Aphrodite gave Psyche three tasks to prove herself worthy of her son, hoping that she would fail. The goddess reminded Psyche that she would never be allowed to see Eros again if she did fail. Surprisingly, Psyche completed the tasks and returned triumphantly to Aphrodite.
The goddess, however, was furious and locked Psyche away, telling her she’d be her servant forever and never see Eros again. The gods intervened and sent word to Eros of Psyche’s plight, and he came and rescued her. Grudgingly, Aphrodite granted Psyche immortality, and the two lovers remained together forever.
Heracles and Hebe
Heracles, or Hercules, was one of the most famous Greek heroes, but Hera hated him because he was the child of Zeus and one of Zeus’ mistresses. She practically tortured Heracles, even driving him mad and causing him to kill his wife and children.
Eventually, he died, and the gods elevated him to Mount Olympus and made him immortal. He then married the goddess of immortality, Hebe.
Heracles’ story was a bit different from the others because he was a demigod, not a mortal, but it is another example of a god, or goddess, marrying someone who wasn’t a god.
Also see Why Are Greek Gods So Muscular? to learn more.
Did Poseidon Marry a Human?
Poseidon didn’t marry a human. Instead, he married a sea nereid named Amphitrite. He did have a relationship with a human named Canace, and the two had five children: Nireus, Aloeus, Hopleus, Triopas, and Epopeus. He is also credited with being the father of Theseus with the human woman Aethra.
Poseidon had many other lovers and consorts, including the following:
- Alcyone: a goddess of the sea and one of the Pleiades
- Aphrodite: the Greek goddess of beauty and love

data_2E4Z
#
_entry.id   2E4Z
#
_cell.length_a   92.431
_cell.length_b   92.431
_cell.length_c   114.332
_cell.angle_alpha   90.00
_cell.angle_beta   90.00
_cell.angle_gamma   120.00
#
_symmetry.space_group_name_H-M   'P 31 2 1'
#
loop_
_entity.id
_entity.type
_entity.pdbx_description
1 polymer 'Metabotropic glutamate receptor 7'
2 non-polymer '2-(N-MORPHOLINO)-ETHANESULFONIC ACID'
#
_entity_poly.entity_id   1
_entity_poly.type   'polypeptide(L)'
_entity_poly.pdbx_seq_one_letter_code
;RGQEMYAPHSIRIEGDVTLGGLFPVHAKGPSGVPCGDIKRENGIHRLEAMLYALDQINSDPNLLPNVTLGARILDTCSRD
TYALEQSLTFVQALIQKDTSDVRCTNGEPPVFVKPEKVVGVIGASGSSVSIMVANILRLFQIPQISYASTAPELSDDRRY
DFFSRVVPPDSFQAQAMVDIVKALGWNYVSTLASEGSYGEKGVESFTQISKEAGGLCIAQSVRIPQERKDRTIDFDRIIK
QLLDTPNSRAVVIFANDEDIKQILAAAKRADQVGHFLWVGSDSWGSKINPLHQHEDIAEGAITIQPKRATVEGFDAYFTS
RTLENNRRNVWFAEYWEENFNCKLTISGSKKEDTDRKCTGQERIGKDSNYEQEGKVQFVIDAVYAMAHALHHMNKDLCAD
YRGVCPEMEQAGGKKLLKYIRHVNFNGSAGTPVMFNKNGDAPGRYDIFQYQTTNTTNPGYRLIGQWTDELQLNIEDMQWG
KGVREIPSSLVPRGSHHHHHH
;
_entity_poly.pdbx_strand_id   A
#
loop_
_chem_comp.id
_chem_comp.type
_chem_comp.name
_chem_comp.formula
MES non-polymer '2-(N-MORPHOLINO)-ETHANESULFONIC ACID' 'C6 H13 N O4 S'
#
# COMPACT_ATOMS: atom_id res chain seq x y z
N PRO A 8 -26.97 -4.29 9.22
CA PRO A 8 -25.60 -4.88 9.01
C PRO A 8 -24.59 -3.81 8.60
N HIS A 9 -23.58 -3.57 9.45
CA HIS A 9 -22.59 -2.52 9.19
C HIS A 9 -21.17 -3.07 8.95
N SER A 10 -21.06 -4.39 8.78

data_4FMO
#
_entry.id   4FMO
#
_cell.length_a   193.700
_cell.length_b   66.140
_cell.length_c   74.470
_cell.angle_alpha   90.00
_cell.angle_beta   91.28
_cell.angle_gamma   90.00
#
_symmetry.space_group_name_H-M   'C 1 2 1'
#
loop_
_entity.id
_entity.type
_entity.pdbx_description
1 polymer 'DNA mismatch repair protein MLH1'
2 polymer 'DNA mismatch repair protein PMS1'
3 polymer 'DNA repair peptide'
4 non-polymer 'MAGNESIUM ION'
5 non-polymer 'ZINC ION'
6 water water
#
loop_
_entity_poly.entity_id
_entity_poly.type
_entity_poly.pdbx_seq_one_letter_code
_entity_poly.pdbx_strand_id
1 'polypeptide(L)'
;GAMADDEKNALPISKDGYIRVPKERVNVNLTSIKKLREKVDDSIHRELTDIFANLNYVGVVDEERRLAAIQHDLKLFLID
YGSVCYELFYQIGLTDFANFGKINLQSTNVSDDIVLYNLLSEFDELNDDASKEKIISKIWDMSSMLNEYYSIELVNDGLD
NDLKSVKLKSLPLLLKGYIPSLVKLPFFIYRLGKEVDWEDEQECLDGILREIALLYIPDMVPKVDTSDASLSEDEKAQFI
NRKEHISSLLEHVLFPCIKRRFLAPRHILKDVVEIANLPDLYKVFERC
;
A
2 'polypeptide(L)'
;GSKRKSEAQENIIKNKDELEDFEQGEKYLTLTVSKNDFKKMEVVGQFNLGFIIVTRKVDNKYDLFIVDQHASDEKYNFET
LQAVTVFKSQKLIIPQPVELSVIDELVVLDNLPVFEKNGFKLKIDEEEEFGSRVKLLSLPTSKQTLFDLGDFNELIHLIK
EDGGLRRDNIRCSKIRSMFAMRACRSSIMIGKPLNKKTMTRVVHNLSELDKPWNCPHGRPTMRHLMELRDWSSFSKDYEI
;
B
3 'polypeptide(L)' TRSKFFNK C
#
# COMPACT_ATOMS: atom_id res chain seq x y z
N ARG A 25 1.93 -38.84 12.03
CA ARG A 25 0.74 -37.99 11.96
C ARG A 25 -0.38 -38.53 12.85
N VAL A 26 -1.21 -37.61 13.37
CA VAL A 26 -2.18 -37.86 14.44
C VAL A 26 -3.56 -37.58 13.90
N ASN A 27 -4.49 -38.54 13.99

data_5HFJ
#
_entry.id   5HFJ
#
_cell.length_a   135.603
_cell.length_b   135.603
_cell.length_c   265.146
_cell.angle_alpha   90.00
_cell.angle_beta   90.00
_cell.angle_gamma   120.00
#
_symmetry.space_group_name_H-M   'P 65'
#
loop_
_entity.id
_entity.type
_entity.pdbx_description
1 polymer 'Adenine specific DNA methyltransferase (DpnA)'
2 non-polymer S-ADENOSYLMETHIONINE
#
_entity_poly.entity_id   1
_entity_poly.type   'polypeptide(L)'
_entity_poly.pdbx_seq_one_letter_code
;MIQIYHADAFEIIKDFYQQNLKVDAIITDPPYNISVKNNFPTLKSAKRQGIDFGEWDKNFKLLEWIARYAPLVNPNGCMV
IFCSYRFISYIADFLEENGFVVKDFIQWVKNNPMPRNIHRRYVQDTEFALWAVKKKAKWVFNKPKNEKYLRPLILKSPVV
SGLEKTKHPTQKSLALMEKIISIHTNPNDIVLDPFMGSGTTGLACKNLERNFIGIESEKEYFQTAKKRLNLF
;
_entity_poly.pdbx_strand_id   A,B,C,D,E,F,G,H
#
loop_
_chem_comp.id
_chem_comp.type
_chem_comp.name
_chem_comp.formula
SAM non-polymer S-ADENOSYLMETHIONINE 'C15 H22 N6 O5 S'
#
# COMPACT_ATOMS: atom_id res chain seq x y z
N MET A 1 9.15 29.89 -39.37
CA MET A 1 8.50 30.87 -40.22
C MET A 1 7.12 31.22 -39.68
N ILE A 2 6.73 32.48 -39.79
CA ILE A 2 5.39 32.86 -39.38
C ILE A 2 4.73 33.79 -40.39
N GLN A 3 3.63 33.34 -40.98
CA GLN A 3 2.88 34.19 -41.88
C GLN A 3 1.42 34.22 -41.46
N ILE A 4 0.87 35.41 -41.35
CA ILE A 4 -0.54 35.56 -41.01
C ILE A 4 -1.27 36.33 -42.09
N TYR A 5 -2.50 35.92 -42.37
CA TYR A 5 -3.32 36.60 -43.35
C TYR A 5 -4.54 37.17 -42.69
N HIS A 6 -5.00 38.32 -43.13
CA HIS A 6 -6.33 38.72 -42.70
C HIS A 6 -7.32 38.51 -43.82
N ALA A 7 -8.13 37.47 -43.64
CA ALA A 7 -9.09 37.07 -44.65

- Larissa: a sea nymph who bore Poseidon three sons
- Demeter: Poseidon slept with (or possibly raped) her in the form of a stallion after she transformed herself into a mare to get away from his advances
- Amymone: one of the Danaides
- Medusa: once a beautiful maiden; turned into a snake-haired monster after sleeping with (or possibly raped by) Poseidon in a temple of Athena
In recent years, the Percy Jackson books by Rick Riordan – and the subsequent movies – have depicted Poseidon as being in love with a mortal woman, Percy Jackson’s mother. For this reason, many people with limited exposure to the actual Greek myths think Poseidon married a mortal.
Also see Why Are Greek Gods No Longer Worshiped? to learn more.
Did Zeus Have a Child with a Human?
Zeus had many children with many women – both goddesses and humans alike. He is famous for having seven wives, and he had children with all of them. He also had children with other women and beings not listed among his wives. Several of those women were human.
The list of Zeus’ children is impressive. However, not all of them were with human women. For example, none of Zeus’ seven wives were mortal women.  They were:
- Hera: Zeus’ sister and most famous wife; queen of the gods
- Demeter: Zeus’ sister; goddess of the harvest
- Leto: A titan; mother of Artemis and Apollo
- Themis: The titan goddess of divine right and law
- Metis: Zeus’ first wife; one of the titans
- Eurynome: A titan and an Oceanid
- Mnemosyne: The titan goddess of time, remembrance, and memory
Because all of these women were goddesses or titans, none of the children were half-human. Zeus did have half-mortal children, though. These include, but aren’t limited to, the following:
A few Greek gods married humans, but mostly, they seduced, fell in love with, or raped humans without marrying them.